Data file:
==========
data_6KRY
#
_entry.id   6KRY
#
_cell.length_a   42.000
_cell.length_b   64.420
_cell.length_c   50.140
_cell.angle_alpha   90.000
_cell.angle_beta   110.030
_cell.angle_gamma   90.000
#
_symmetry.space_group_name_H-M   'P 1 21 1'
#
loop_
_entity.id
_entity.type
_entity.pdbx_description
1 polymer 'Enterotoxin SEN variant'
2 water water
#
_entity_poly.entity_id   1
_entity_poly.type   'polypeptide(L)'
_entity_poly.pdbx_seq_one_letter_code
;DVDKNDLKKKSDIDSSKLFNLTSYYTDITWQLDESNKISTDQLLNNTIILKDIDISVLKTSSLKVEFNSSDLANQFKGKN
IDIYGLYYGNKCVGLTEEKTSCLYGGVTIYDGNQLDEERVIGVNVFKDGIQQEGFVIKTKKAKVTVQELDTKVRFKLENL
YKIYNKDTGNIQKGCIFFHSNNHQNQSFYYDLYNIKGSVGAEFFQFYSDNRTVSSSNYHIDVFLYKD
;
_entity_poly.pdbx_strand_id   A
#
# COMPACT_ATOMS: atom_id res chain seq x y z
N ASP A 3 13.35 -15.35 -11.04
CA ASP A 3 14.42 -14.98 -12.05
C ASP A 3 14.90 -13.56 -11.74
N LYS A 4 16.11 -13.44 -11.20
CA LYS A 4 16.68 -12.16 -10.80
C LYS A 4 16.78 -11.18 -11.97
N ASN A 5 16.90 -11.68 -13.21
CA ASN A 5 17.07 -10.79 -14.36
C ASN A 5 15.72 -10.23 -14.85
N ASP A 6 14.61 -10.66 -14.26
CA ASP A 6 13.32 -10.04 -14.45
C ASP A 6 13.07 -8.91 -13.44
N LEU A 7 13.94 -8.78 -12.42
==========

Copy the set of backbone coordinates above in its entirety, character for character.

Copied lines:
data_6KRY
#
_entry.id   6KRY
#
_cell.length_a   42.000
_cell.length_b   64.420
_cell.length_c   50.140
_cell.angle_alpha   90.000
_cell.angle_beta   110.030
_cell.angle_gamma   90.000
#
_symmetry.space_group_name_H-M   'P 1 21 1'
#
loop_
_entity.id
_entity.type
_entity.pdbx_description
1 polymer 'Enterotoxin SEN variant'
2 water water
#
_entity_poly.entity_id   1
_entity_poly.type   'polypeptide(L)'
_entity_poly.pdbx_seq_one_letter_code
;DVDKNDLKKKSDIDSSKLFNLTSYYTDITWQLDESNKISTDQLLNNTIILKDIDISVLKTSSLKVEFNSSDLANQFKGKN
IDIYGLYYGNKCVGLTEEKTSCLYGGVTIYDGNQLDEERVIGVNVFKDGIQQEGFVIKTKKAKVTVQELDTKVRFKLENL
YKIYNKDTGNIQKGCIFFHSNNHQNQSFYYDLYNIKGSVGAEFFQFYSDNRTVSSSNYHIDVFLYKD
;
_entity_poly.pdbx_strand_id   A
#
# COMPACT_ATOMS: atom_id res chain seq x y z
N ASP A 3 13.35 -15.35 -11.04
CA ASP A 3 14.42 -14.98 -12.05
C ASP A 3 14.90 -13.56 -11.74
N LYS A 4 16.11 -13.44 -11.20
CA LYS A 4 16.68 -12.16 -10.80
C LYS A 4 16.78 -11.18 -11.97
N ASN A 5 16.90 -11.68 -13.21
CA ASN A 5 17.07 -10.79 -14.36
C ASN A 5 15.72 -10.23 -14.85
N ASP A 6 14.61 -10.66 -14.26
CA ASP A 6 13.32 -10.04 -14.45
C ASP A 6 13.07 -8.91 -13.44
N LEU A 7 13.94 -8.78 -12.42